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Owing to its size and variability, Carex has a particularly complex infrageneric taxonomy. In the only comprehensive monograph of the genus, Kukenthal (1909) divided Carex into four subgenera (Fig. 2): (1) Vigneastra (Tuck.) Kuk. [=Indocarex (Baill.) Kill in Engl.; highly compound bisexual spikes with the peduncles of the primary axes subtended by cladoprophylls, but with secondary and tertiary floral aggregations associated with utricle-like inflorescence prophylls]; (2) Carex (mostly tristigmatic flowers, peduncled unisexual spikes with the peduncle of at least the lowest spike subtended by a scale-like or ocreaform cladoprophyll); (3) Vignea (P. Beauv. ex Lestib. f.) Perterm. (sessile bisexual spikes, usually distigmatic flowers, no prophylls, setaceous bracts); and (4) Psyllophora (Degl.) Peterm. (= Primocarex Kill in Engl.; solitary, terminal spikes) (Reznicek, 1990). Subgenus Vigneastra, with its highly compound inflorescences, is regarded as being derived from a Kobresia- or Schoenoxiphium-like ancestor and is usually considered ancestral for the genus (but see Reznicek, 1990).

Significant variation, approaching the extremes found in the tribe as a whole, occurs within most Carex subgenera. For example, the highly compound inflorescences of subgenera Vignea p.p., Carex p.p. and Vigneastra, are similar to those found in Schoenoxiphium or Kobresia p.p., while the reduced unispicate inflorescences of subgenera Carex p.p. and Psyllophora, approach the morphology of Uncinia, Cymophyllus and Kobresia p.p. Although many authors consider Kukenthal's (1909) classification as unnatural, his taxonomy is generally maintained because of its utility for organizing gross morphological types and because of the lack of any widely accepted alternatives (e.g., Raymond, 1959; Chater, 1980; Jermy et al., 1982; Kukkonen, 1978; Kukkonen & Toivonen, 1988; Egorova, 1999).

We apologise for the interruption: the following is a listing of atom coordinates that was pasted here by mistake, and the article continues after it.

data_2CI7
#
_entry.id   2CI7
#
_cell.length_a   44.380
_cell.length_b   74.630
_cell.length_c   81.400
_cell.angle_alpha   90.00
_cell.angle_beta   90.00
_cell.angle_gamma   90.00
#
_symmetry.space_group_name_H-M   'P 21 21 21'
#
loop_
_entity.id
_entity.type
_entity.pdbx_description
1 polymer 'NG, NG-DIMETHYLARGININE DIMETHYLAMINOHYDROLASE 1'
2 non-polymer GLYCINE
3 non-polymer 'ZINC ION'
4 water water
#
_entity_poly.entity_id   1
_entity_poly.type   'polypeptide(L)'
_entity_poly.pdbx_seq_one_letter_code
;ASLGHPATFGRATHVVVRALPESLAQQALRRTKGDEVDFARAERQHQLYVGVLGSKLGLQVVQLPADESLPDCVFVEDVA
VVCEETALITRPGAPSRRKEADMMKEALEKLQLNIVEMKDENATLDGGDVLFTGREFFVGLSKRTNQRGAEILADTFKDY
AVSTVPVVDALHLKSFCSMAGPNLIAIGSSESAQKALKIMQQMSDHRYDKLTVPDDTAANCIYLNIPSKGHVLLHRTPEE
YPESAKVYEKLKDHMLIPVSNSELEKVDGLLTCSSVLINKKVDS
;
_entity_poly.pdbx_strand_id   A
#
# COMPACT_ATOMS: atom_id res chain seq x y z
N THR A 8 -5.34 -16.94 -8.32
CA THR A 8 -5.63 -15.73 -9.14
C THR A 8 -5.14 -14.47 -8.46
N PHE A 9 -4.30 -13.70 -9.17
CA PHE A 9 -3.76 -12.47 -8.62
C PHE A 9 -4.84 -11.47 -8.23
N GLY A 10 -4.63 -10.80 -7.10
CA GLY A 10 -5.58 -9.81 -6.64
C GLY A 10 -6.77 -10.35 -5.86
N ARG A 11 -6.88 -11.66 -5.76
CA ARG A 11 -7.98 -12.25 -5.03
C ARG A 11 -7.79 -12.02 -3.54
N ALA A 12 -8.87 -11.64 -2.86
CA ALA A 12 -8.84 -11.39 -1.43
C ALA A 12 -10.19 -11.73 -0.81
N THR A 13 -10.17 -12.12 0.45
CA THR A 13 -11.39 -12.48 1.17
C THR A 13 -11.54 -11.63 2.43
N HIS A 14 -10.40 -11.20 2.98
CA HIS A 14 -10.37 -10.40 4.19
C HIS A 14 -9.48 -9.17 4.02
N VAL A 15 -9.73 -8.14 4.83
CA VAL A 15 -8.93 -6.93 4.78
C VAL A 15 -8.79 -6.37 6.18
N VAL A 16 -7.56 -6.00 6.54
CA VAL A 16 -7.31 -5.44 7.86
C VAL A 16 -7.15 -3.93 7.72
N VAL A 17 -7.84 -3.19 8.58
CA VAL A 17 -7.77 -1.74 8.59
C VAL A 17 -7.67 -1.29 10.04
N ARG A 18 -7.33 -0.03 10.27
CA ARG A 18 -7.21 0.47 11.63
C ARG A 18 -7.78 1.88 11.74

The goal of this study is to review the impact of recent DNA sequence analyses on our understanding of Cariceae phylogeny, classification and evolution. To explore character evolution we performed an nrDNA ITS + ETS I f analysis of taxa selectively chosen from four different studies (Starr et al., 2004, 2008; Ford et al., 2006; Waterway & Stall, 2007) to represent both "typical" variation within major taxa and taxa that have played important roles in past phylogenetic scenarios. The trees from our analyses were then manipulated to reflect unique topologies among the major Cariceae clades seen in previous phylogenetic analyses to determine what effect they would have on our inference of character evolution. This gave us an insight into the origin of the caricoid flower and the evolution of some of the most important traits used in generic and subgeneric circumscription. Based on our topologies and those of previous studies, past morphological evidence, and the results of our character analyses, we also make recommendations for future Cariceae research and classification.

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Materials and Methods

Phylogenetic Analyses